Unsupervised Training for 3D Morphable Model Regression
    Kyle Genova
    Aaron Maschinot
    Daniel Vlasic
    The IEEE Conference on Computer Vision and Pattern Recognition (CVPR) (2018)
    Preview abstract We present a method for training a regression network from image pixels to 3D morphable model coordinates using only unlabeled photographs. The training loss is based on features from a facial recognition network, computed on-the-fly by rendering the predicted faces with a differentiable renderer. To make training from features feasible and avoid network fooling effects, we introduce three objectives: a batch regularization loss that encourages the output distribution to match the distribution of the morphable model, a loopback loss that ensures the regression network can correctly reinterpret its own output, and a multi-view loss that compares the predicted 3D face to the input photograph from multiple viewing angles. We train a regression network using these objectives, a set of unlabeled photographs, and the morphable model itself, and demonstrate state-of-the-art results. View details
    Preview abstract Style transfer usually refers to the task of applying color and texture information from a specific style image to a given content image while preserving the structure of the latter. Here we tackle the more generic problem of semantic style transfer: given two unpaired collections of images, we aim to learn a mapping between the corpus-level style of each collection, while preserving semantic content shared across the two domains. We introduce XGAN ("Cross-GAN"), a dual adversarial autoencoder, which captures a shared representation of the common domain semantic content in an unsupervised way, while jointly learning the domain-to-domain image translations in both directions. We exploit ideas from the domain adaptation literature and define a semantic consistency loss which encourages the model to preserve semantics in the learned embedding space. We report promising qualitative results for the task of face-to-cartoon translation. The cartoon dataset we collected for this purpose is in the process of being released as a new benchmark for semantic style transfer. View details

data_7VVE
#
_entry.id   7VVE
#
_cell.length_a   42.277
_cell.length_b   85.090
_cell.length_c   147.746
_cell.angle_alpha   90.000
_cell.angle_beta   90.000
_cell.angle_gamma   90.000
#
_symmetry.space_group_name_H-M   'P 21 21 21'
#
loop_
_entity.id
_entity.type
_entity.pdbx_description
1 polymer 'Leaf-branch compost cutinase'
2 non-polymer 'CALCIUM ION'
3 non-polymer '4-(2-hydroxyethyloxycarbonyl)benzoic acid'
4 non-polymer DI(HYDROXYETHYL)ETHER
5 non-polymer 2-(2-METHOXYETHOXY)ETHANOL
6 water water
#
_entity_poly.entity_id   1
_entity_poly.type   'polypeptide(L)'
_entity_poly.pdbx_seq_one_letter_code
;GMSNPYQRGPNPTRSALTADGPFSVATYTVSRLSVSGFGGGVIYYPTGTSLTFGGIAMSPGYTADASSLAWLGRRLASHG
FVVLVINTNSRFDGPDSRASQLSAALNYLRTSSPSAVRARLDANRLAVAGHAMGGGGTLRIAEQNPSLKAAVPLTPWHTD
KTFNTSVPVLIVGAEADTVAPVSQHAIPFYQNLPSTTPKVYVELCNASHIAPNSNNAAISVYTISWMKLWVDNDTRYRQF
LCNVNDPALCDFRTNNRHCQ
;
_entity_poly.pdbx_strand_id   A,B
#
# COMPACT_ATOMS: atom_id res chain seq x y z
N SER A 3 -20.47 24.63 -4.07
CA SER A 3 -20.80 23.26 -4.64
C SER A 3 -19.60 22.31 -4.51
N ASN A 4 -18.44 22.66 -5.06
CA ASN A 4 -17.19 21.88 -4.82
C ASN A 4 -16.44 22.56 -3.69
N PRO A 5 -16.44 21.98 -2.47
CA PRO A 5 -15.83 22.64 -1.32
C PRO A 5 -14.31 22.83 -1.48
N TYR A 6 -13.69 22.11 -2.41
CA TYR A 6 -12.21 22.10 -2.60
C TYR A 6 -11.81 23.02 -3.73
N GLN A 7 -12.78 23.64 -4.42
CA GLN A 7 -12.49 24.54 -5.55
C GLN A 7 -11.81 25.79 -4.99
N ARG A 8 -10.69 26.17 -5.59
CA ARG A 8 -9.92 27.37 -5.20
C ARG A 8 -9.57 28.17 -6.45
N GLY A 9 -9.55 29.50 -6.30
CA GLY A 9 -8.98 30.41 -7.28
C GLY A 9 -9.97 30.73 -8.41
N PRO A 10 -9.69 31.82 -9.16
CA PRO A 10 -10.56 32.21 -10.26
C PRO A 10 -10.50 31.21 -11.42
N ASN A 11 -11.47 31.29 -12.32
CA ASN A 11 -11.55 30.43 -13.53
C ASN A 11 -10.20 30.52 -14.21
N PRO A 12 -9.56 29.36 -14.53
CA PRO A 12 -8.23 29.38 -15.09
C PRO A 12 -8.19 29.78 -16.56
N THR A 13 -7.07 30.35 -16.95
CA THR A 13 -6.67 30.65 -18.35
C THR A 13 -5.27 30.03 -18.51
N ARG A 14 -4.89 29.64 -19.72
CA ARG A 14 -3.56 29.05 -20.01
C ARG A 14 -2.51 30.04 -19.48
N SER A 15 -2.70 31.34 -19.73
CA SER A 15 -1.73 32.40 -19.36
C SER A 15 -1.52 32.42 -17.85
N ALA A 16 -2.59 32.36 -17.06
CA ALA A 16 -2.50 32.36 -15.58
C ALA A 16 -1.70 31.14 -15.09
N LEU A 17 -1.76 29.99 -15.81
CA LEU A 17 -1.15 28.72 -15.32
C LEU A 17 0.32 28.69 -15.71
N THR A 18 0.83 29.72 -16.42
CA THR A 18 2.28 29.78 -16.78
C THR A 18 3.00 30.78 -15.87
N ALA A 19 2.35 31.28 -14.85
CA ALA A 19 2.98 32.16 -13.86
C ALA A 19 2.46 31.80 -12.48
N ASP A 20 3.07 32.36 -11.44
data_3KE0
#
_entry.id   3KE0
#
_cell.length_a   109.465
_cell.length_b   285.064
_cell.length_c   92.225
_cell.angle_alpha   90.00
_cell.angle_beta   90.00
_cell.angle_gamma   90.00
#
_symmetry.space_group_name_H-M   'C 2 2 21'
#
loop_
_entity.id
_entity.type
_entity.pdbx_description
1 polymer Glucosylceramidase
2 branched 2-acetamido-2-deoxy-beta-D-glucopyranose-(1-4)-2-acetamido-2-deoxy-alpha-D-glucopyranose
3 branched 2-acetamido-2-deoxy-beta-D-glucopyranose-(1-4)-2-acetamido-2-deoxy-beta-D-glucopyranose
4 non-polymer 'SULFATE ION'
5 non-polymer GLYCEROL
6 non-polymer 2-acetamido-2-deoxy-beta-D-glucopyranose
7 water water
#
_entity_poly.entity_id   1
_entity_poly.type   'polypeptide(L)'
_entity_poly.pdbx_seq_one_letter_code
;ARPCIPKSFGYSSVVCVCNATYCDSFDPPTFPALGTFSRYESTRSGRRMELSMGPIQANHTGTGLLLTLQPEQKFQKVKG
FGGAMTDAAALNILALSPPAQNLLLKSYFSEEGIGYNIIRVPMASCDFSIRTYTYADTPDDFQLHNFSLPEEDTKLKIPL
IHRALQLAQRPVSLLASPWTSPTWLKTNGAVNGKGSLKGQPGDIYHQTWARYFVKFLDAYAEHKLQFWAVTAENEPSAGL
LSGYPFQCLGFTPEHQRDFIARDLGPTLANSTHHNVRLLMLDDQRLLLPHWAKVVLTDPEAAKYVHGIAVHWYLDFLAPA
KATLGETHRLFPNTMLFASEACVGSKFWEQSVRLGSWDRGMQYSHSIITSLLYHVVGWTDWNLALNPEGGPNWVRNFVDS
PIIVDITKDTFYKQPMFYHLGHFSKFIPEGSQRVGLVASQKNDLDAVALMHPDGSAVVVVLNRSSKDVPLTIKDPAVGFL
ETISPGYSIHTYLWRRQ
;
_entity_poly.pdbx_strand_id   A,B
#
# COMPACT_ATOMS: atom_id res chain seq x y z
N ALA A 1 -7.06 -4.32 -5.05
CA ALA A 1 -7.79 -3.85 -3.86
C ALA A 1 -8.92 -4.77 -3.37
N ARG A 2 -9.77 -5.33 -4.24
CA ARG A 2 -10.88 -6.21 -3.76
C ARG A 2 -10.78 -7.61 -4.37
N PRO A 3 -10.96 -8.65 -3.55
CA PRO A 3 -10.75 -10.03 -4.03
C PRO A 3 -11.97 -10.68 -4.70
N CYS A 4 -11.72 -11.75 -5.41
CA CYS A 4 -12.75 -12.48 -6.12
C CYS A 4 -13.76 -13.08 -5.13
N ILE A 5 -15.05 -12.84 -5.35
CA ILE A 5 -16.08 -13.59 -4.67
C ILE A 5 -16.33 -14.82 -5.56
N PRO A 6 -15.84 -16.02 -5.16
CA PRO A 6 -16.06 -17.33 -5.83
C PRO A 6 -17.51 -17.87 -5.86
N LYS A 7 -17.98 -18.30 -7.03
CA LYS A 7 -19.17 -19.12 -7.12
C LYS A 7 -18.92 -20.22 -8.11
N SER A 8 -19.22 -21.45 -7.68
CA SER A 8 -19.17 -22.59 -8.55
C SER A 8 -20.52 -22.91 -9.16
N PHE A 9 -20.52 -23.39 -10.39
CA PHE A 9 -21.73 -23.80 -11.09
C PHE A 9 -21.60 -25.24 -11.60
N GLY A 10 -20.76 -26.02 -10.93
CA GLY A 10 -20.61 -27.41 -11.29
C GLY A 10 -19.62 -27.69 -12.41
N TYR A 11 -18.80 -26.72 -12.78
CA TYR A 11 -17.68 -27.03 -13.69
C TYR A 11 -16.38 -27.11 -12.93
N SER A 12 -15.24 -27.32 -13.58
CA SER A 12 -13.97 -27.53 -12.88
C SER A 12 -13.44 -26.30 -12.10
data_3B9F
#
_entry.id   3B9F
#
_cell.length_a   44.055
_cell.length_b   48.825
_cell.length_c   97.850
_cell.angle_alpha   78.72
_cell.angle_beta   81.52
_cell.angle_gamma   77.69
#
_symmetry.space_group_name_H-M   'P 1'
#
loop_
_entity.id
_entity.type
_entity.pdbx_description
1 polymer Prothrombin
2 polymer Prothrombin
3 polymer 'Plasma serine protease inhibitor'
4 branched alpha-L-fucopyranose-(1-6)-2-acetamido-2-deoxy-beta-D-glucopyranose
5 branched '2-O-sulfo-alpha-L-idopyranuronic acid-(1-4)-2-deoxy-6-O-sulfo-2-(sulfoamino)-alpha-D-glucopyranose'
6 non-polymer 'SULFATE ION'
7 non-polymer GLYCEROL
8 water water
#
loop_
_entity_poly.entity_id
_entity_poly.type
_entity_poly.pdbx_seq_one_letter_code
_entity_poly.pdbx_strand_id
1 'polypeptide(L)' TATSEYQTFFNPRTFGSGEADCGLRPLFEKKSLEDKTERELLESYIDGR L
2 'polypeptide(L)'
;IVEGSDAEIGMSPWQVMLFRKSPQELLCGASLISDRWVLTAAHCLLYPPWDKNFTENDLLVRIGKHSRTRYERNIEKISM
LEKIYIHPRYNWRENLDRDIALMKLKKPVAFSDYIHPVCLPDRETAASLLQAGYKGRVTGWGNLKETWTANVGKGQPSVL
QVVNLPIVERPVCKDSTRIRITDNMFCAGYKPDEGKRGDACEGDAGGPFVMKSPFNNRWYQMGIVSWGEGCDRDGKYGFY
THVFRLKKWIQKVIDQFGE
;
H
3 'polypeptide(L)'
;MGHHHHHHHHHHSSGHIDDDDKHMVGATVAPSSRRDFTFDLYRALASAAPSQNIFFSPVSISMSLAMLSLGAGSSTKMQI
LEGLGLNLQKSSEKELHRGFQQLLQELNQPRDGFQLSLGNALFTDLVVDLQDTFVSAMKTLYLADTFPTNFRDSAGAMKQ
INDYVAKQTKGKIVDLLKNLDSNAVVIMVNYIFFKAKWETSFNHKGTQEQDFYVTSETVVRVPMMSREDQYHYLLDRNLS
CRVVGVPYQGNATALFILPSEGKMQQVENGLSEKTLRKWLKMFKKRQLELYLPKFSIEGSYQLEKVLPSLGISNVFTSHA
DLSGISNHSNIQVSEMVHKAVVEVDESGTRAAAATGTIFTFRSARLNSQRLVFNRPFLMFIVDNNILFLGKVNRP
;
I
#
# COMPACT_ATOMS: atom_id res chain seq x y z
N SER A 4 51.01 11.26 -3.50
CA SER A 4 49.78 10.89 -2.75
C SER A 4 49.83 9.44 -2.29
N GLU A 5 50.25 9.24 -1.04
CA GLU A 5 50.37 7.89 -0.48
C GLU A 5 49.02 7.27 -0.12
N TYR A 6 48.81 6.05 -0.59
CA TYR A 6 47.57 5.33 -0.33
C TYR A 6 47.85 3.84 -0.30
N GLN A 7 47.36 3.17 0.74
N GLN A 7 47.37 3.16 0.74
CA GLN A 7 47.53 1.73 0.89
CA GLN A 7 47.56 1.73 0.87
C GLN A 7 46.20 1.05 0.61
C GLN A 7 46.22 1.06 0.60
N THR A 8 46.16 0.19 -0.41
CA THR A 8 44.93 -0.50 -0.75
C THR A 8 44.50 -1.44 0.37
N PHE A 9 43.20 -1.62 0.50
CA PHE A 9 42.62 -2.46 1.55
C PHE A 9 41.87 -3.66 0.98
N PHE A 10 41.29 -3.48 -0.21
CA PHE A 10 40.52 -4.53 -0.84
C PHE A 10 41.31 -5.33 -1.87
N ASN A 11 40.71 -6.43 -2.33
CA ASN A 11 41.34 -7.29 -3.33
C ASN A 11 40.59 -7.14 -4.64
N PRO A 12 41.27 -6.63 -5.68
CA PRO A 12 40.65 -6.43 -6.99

Preview abstract We present a method for synthesizing a frontal, neutral-expression image of a person's face given an input face photograph. This is achieved by learning to generate facial landmarks and textures from features extracted from a facial-recognition network. Unlike previous approaches, our encoding feature vector is largely invariant to lighting, pose, and facial expression. Exploiting this invariance, we train our decoder network using only frontal, neutral-expression photographs. Since these photographs are well aligned, we can decompose them into a sparse set of landmark points and aligned texture maps. The decoder then predicts landmarks and textures independently and combines them using a differentiable image warping operation. The resulting images can be used for a number of applications, such as analyzing facial attributes, exposure and white balance adjustment, or creating a 3-D avatar. View details
    No Results Found